Many people in Eastern Tennessee are aware that the United States Bankruptcy Code offers individuals two choices: Chapter 7, in which most debts will be discharged, or Chapter 13, in which the debtor undertakes to fulfill the terms of a plan for paying off debts over a period of 3 or 5 years. Chapter 7 requires the debtor to pass a "means test" by showing that his or her monthly income is below the median income in our state. Chapter 13 has no such test, and it provides a method to escape financial catastrophe for anyone with a regular income.
In order to qualify for a Chapter 13 proceeding, the debtor must demonstrate that he or she has a regular income and that the income will provide sufficient funds to pay off debts according to the plan approved by the court. The debtor must also show that he or she attended an approved course in financial management. The key to making the procedures in Chapter 13 work for the debtor is to accept the fact that the bankruptcy plan will be part of the debtor's life for three to five years after the court proceeding is concluded.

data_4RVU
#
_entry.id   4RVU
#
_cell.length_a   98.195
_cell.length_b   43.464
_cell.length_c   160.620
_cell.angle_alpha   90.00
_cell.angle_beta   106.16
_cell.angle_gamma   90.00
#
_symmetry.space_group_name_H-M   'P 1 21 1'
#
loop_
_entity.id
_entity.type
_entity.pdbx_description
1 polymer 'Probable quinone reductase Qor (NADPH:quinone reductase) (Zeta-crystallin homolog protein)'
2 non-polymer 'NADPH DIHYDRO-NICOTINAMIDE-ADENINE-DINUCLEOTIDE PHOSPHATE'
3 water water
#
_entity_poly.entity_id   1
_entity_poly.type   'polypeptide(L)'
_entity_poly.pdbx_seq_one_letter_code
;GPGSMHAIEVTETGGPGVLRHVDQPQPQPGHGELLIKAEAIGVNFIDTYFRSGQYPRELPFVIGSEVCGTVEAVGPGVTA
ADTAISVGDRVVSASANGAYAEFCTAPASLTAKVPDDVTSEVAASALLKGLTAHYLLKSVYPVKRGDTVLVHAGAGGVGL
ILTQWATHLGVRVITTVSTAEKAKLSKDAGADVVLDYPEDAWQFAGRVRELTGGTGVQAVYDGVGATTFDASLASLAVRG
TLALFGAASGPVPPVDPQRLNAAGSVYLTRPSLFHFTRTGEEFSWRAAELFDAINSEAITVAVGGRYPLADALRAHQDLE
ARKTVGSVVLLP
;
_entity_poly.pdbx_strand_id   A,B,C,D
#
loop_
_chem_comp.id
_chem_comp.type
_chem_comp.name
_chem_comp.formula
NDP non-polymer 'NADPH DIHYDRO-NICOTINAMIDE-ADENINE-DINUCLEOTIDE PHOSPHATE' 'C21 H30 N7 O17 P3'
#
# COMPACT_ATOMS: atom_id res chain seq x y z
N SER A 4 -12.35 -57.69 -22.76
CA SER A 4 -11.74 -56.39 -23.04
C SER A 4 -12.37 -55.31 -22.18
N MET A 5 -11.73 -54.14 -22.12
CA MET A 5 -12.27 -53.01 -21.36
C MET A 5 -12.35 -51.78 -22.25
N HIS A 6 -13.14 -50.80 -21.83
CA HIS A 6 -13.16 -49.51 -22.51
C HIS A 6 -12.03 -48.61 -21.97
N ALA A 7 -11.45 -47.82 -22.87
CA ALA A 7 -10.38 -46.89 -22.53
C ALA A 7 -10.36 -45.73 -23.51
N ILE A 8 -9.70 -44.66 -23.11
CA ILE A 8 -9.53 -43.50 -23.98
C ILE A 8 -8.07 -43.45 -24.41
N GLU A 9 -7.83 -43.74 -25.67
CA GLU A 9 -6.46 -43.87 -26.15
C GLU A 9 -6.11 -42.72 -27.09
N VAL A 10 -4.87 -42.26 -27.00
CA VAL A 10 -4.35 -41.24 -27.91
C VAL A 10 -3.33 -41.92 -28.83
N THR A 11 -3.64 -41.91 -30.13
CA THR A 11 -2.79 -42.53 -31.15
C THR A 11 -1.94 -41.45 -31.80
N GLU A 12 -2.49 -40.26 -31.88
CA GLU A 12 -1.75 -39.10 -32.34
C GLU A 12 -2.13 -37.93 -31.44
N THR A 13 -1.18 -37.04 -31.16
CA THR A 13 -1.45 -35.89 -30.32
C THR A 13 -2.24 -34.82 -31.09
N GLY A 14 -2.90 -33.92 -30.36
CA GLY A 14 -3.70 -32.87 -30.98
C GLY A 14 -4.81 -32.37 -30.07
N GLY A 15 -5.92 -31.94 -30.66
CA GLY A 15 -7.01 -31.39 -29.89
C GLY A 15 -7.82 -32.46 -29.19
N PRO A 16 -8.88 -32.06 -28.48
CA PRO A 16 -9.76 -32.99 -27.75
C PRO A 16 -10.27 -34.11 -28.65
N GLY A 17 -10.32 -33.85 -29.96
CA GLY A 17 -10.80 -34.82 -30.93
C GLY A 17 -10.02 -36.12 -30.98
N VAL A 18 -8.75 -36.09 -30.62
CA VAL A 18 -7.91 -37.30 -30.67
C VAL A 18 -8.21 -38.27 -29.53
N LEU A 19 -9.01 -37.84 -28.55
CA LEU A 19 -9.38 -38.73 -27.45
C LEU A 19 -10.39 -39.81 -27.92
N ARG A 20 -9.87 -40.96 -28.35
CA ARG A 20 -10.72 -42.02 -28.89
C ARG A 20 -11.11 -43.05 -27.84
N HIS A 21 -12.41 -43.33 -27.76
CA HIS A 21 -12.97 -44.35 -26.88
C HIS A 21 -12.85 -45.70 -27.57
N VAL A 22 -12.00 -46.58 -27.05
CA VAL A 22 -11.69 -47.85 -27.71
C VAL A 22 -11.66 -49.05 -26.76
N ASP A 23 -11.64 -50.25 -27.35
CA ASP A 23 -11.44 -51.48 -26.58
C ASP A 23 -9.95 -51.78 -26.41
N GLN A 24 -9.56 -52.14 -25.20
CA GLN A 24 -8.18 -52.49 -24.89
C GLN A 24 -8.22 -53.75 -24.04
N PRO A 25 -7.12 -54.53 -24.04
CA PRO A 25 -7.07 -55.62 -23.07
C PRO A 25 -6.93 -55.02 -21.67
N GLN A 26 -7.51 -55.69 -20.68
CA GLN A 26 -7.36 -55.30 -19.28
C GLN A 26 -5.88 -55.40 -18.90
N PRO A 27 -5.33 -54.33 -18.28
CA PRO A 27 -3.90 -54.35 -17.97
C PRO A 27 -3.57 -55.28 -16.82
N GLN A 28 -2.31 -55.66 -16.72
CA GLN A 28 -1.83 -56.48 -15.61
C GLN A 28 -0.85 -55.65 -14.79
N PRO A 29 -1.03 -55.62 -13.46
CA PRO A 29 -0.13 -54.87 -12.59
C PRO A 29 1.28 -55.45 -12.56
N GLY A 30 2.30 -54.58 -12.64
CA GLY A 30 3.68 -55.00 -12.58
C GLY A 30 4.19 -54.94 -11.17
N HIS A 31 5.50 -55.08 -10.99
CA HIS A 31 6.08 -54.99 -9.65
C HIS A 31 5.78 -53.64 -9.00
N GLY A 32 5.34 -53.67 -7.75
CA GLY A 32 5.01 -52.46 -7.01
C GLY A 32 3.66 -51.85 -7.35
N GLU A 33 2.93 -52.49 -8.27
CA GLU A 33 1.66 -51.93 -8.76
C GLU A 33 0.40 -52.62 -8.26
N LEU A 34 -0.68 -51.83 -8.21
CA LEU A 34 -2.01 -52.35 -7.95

The central feature of a Chapter 13 proceeding is the payment plan prepared by the debtor and approved by the court. As long as the debtor makes all payments required by the plan, no debtor may institute a collection action. If the debtor should miss one or more required payments, the court may either revoke or significantly modify the plan. A debtor must make at least two critical life style adjustments. First, the debtor must learn to how to live on a fixed, reduced income for a prolonged period. Many debtors make their payments to the trustee through an automatic payroll deduction. The debtor is also required to obtain the trustee's approval before taking on new debt.
If the debtor makes all payments required by the plan, the court will discharge the all debts that are included in the plan. Some debts, such as home mortgages, may continue because their original term was longer than the plan's repayment period.